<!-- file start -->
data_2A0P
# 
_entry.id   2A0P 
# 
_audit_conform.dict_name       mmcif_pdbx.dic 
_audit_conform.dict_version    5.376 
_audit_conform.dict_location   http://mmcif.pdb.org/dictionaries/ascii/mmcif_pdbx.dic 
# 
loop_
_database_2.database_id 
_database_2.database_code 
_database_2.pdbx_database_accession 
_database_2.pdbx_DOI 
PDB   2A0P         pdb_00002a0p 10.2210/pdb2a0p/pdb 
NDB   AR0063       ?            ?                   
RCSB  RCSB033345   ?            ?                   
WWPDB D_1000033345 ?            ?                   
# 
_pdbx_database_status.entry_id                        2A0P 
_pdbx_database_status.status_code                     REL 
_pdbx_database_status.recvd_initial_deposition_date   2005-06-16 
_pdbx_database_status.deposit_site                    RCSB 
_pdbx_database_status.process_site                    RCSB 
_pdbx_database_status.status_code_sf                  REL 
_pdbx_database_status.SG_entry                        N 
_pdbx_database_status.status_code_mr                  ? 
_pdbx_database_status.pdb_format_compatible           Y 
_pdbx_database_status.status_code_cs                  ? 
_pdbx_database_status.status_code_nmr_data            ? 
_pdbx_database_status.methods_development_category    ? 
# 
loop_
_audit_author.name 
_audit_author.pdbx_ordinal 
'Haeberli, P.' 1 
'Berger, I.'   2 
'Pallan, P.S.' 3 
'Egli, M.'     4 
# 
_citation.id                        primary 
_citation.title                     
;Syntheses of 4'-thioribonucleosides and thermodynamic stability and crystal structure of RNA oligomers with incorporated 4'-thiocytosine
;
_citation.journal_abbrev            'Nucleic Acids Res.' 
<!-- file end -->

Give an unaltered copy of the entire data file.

data_2A0P
# 
_entry.id   2A0P 
# 
_audit_conform.dict_name       mmcif_pdbx.dic 
_audit_conform.dict_version    5.376 
_audit_conform.dict_location   http://mmcif.pdb.org/dictionaries/ascii/mmcif_pdbx.dic 
# 
loop_
_database_2.database_id 
_database_2.database_code 
_database_2.pdbx_database_accession 
_database_2.pdbx_DOI 
PDB   2A0P         pdb_00002a0p 10.2210/pdb2a0p/pdb 
NDB   AR0063       ?            ?                   
RCSB  RCSB033345   ?            ?                   
WWPDB D_1000033345 ?            ?                   
# 
_pdbx_database_status.entry_id                        2A0P 
_pdbx_database_status.status_code                     REL 
_pdbx_database_status.recvd_initial_deposition_date   2005-06-16 
_pdbx_database_status.deposit_site                    RCSB 
_pdbx_database_status.process_site                    RCSB 
_pdbx_database_status.status_code_sf                  REL 
_pdbx_database_status.SG_entry                        N 
_pdbx_database_status.status_code_mr                  ? 
_pdbx_database_status.pdb_format_compatible           Y 
_pdbx_database_status.status_code_cs                  ? 
_pdbx_database_status.status_code_nmr_data            ? 
_pdbx_database_status.methods_development_category    ? 
# 
loop_
_audit_author.name 
_audit_author.pdbx_ordinal 
'Haeberli, P.' 1 
'Berger, I.'   2 
'Pallan, P.S.' 3 
'Egli, M.'     4 
# 
_citation.id                        primary 
_citation.title                     
;Syntheses of 4'-thioribonucleosides and thermodynamic stability and crystal structure of RNA oligomers with incorporated 4'-thiocytosine
;
_citation.journal_abbrev            'Nucleic Acids Res.' 